Ari Aster, the acclaimed director of Hereditary and Midsommar, is set to produce an English-language remake of the genre-bending Korean film Save the Green Planet!, it was announced Thursday by CJ Entertainment.
Original filmmaker Joon-hwan Jang is returning to direct from a script by Will Tracy, who writes for HBO’s Succession. Aster and Lars Knudsen will produce under their Square Peg banner alongside Francis Chung of CJ, which will finance the remake. CJ’s Miky Lee, Young-ki Cho, Jerry Ko will serve as executive producers, while the company’s Fred Lee, Ini Chung, and Khan Kwon will co-produce and oversee development of the project.
Per CJ, the original film follows Byun-gu, a bitter, paranoid and eccentric beekeeper who, with the help of his tightrope walker girlfriend, Sooni, kidnaps a powerful and successful businessman, Man-sik. Byun-gu believes that Man-sik is an alien from the planet Andromeda, one of many hiding among us and plotting to destroy the Earth in a few days. Amphetamine-popping Byun-gu sees himself as the planet’s last hope, and sets about torturing Man-sik with relish, trying to convince him to contact the “Royal Prince” and call off Armageddon. A battle of wits and wills ensues, with Man-sik trying to convince his captors that he’s human and attempting to escape. Man-sik recognizes Byun-gu as a disgruntled former employee whose comatose mother suffers from a mysterious illness. It begins to seem that Byun-gu’s true motivation may be personal, but he’s still ruthlessly determined to get Man-sik to confess and cooperate, even if he has to risk killing him. Meanwhile, a dishevelled detective, Chu, and his young acolyte, Inspector Kim, discover that the person who kidnapped Man-sik may have struck several times before, always with deadly results.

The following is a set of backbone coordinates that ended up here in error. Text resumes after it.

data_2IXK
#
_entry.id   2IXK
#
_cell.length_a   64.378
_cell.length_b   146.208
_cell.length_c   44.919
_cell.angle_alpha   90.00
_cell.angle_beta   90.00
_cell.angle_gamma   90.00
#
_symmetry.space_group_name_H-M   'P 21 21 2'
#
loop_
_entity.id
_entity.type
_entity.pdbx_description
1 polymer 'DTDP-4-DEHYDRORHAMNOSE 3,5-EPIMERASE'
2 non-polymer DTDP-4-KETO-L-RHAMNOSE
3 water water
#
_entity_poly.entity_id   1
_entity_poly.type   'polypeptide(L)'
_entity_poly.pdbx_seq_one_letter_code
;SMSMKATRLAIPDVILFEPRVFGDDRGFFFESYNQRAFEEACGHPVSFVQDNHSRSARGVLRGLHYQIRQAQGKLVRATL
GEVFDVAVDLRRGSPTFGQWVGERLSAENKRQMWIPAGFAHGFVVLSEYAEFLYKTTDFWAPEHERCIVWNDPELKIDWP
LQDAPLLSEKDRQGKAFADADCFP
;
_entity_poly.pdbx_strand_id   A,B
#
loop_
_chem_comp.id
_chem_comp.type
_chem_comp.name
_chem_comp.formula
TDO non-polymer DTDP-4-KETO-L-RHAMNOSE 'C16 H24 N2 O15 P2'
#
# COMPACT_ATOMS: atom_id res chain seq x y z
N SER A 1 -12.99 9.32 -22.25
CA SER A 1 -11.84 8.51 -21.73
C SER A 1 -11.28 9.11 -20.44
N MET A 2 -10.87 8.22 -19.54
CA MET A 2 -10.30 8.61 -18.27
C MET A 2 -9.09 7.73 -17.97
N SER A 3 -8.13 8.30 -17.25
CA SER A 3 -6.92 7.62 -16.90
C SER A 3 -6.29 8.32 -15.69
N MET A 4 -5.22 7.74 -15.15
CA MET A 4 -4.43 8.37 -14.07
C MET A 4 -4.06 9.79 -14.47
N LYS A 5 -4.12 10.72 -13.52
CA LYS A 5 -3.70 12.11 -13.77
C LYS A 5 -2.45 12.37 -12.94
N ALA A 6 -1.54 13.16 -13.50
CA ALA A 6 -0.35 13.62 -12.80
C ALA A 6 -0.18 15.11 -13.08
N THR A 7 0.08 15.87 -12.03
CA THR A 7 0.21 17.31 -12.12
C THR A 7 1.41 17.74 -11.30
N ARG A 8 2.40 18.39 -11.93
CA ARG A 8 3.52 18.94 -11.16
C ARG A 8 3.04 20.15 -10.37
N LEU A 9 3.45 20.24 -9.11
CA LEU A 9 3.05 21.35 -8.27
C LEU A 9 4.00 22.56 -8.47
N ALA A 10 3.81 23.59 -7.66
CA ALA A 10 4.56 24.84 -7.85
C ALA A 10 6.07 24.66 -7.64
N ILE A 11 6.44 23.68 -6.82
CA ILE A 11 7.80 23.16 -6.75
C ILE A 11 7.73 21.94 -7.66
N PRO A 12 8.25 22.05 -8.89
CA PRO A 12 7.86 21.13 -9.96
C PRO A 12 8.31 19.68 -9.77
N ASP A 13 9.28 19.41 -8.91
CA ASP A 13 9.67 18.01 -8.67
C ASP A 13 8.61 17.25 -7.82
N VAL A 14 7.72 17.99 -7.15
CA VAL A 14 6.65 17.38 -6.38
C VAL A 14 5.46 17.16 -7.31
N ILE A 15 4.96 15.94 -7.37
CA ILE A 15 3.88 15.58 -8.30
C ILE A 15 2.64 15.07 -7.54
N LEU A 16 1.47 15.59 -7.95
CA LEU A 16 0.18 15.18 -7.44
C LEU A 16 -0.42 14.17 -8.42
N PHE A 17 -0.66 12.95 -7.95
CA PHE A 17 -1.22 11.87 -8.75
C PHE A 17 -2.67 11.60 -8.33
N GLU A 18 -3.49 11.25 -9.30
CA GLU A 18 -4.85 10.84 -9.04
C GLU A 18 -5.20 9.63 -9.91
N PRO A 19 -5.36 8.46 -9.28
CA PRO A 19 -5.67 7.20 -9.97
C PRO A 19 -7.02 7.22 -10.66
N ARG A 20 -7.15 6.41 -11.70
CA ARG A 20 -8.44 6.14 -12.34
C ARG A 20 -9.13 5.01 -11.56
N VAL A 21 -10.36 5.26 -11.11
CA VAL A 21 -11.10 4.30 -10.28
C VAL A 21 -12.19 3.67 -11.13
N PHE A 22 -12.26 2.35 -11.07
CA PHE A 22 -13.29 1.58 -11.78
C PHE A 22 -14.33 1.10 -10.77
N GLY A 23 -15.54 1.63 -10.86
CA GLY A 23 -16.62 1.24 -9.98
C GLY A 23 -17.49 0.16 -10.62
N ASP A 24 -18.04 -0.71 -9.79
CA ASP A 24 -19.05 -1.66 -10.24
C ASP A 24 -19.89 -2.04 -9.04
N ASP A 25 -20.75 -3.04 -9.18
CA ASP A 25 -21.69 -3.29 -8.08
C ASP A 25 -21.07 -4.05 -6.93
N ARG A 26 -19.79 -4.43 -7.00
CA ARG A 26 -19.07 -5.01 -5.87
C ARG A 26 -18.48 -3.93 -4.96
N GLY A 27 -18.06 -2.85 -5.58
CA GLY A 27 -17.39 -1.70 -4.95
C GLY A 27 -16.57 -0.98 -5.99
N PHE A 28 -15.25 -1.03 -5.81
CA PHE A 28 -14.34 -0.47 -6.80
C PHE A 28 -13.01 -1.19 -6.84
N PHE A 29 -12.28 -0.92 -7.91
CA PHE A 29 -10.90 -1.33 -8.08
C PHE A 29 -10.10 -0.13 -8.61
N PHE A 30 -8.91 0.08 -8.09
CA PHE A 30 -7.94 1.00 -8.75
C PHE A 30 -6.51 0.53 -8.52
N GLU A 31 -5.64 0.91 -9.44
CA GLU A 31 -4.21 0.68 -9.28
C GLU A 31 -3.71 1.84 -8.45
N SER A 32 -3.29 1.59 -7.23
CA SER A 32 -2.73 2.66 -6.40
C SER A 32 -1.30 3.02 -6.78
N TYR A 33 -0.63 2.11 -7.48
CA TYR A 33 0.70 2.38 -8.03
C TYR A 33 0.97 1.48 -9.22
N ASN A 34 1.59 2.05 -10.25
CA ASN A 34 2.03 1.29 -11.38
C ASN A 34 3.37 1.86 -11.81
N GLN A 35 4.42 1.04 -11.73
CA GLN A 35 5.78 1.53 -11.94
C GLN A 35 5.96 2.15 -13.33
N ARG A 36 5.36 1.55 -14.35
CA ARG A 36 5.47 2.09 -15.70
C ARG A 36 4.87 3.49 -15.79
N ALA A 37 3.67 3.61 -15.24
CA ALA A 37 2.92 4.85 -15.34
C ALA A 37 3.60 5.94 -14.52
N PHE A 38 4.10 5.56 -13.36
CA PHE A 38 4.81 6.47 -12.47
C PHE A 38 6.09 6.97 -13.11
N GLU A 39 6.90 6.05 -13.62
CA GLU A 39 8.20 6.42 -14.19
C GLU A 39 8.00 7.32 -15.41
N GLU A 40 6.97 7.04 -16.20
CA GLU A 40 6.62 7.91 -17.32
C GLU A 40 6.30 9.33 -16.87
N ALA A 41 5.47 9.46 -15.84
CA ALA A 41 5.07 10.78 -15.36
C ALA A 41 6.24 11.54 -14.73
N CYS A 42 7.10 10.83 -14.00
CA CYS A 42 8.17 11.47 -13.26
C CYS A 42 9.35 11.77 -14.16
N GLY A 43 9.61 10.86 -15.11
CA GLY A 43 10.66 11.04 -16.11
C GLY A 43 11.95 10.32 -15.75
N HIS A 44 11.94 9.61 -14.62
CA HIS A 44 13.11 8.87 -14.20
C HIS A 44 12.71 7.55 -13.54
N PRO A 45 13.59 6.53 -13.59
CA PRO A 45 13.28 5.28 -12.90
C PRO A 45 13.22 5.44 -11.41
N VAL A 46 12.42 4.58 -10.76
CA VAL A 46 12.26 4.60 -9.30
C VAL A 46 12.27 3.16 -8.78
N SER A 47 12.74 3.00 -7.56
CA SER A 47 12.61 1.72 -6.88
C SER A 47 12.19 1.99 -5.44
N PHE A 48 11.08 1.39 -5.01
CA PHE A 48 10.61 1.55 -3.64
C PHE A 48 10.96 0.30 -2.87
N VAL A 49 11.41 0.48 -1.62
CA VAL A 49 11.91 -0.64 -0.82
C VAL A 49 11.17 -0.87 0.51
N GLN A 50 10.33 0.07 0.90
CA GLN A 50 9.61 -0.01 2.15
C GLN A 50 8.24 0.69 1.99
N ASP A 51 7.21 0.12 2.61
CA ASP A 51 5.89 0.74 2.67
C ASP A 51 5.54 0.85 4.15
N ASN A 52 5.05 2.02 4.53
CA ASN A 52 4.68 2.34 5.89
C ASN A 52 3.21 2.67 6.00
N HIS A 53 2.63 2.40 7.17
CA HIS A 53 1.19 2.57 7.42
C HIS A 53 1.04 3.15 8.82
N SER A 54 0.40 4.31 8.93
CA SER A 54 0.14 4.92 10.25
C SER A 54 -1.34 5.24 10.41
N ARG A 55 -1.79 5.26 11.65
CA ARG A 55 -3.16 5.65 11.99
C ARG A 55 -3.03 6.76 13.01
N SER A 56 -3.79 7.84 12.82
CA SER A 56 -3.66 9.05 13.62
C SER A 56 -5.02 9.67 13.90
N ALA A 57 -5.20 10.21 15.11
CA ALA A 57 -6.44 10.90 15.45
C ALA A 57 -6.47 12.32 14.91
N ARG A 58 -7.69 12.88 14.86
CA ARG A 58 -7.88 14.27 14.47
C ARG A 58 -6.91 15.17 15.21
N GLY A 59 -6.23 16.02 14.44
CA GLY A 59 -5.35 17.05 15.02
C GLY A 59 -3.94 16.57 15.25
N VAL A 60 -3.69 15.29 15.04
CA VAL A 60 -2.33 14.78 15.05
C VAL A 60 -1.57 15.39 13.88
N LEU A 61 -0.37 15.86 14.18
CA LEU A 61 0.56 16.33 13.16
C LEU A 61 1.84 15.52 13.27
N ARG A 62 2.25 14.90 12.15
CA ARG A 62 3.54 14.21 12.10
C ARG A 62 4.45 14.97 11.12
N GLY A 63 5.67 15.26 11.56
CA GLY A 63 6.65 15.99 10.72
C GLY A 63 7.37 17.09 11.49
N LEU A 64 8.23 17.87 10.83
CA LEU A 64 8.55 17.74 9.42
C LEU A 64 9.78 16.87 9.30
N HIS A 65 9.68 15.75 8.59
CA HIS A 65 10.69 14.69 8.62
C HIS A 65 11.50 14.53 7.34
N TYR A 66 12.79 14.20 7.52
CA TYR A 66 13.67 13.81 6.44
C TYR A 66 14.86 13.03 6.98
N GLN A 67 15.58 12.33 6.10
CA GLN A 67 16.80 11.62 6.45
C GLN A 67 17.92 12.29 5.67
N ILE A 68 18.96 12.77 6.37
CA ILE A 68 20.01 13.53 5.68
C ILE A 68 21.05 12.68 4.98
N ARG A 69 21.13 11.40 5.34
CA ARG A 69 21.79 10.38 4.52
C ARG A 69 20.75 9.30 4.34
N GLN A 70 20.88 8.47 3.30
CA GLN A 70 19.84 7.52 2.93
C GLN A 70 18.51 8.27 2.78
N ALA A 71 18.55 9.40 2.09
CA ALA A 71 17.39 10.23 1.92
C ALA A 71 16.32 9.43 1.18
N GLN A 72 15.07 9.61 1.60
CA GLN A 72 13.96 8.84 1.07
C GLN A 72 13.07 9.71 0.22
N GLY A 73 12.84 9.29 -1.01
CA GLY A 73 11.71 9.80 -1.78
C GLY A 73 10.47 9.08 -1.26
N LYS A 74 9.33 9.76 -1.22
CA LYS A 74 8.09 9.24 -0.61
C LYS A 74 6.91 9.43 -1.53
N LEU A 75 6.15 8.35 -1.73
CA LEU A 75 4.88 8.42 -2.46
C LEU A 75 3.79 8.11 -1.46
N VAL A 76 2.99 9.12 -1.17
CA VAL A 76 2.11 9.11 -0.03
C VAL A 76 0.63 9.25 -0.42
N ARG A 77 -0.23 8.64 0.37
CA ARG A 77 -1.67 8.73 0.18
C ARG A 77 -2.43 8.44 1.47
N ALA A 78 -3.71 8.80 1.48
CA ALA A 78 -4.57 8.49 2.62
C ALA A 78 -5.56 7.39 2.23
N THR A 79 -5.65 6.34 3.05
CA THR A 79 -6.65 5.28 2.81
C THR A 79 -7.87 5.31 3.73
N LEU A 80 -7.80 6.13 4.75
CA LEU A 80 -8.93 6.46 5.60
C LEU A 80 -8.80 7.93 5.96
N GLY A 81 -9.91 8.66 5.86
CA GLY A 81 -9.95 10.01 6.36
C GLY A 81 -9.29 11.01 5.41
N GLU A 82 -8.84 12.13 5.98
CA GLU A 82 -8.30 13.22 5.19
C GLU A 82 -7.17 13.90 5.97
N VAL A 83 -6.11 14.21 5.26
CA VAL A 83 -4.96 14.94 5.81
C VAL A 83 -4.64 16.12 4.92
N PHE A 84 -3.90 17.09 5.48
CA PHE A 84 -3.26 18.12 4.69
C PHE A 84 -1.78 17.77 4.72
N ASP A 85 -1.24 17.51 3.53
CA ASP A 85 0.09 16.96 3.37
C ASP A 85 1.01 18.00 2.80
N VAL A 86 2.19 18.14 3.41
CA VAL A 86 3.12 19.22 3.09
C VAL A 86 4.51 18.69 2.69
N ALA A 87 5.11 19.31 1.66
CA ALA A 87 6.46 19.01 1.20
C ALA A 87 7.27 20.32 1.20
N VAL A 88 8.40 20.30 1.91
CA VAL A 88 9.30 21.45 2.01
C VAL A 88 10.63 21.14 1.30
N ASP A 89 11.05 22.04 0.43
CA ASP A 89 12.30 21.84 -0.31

I saw Save the Green Planet! in college and remember liking it as far as it goes, but it was never a favorite. I was watching a lot of new Asian cinema at the time — well, it was all new to me, and suddenly available now that I was in New York City — and I found myself gravitating toward Oldboy (released in 2003, the same year as Save the Green Planet!) and the Japanese movie Cure. Save the Green Planet! was part of that wave and managed to build its own legacy as a modern cult classic in some corners.
The thing is, if you’re going to remake Save the Green Planet! then you need to bring in a new filmmaker to make their own version. Hollywood is littered with English-language remakes that were directed by the original filmmakers, and while some of those films lived up to their predecessors, few have ever surpassed them. If Aster wasn’t going to direct this himself, I wish CJ and Square Peg had let him select an up-and-coming genre filmmaker to work with, rather than bringing back Jang, who never had another crossover hit.
“Swinging with youthful abandon between white-knuckle suspense, absurd slapstick, grim horror and a deeply felt (and earned) sense of tragedy, Save the Green Planet! is one of the most remarkable films to come out of South Korea — among this recent wave or any wave, for that matter. When we heard that director Jang was passionate about revisiting this iconic work, bringing it to the US and updating it to reflect the mess of the world today (which feels even more ripe for this kind of apocalyptic skewering than when the film was first released), we leapt at the chance to be a part of it,” Aster and Knudsen said in a joint statement.
“One thing we learned from our success with Parasite is that audiences globally are excited to see genre-bending films with big themes. Jang is a master of this in his own right, and we’re so glad to be working alongside Ari, Lars, and Will to help translate what made the original so special to an English language version that feels relevant to what’s going on today,” said Miky Lee.
CJ Entertainment is the Korean conglomerate behind this year’s Best Picture winner Parasite, and the company is also developing an HBO limited series based on Bong Joon-ho‘s award-winning thriller. CJ is also working with Universal on an English-language remake of the Korean hit Extreme Job that is slated to star Kevin Hart, and Avatar star Joel David Moore is directing a remake of the 2013 Korean horror-thriller Hide and Seek that will star Jonathan Rhys Meyers. The company’s latest film, Endings, Beginnings, stars Shailene Woodley, Jamie Dornan and Sebastian Stan.
Collider broke the news that Mark Ruffalo is being sought to star in the Parasite series, and you can read more about that right here.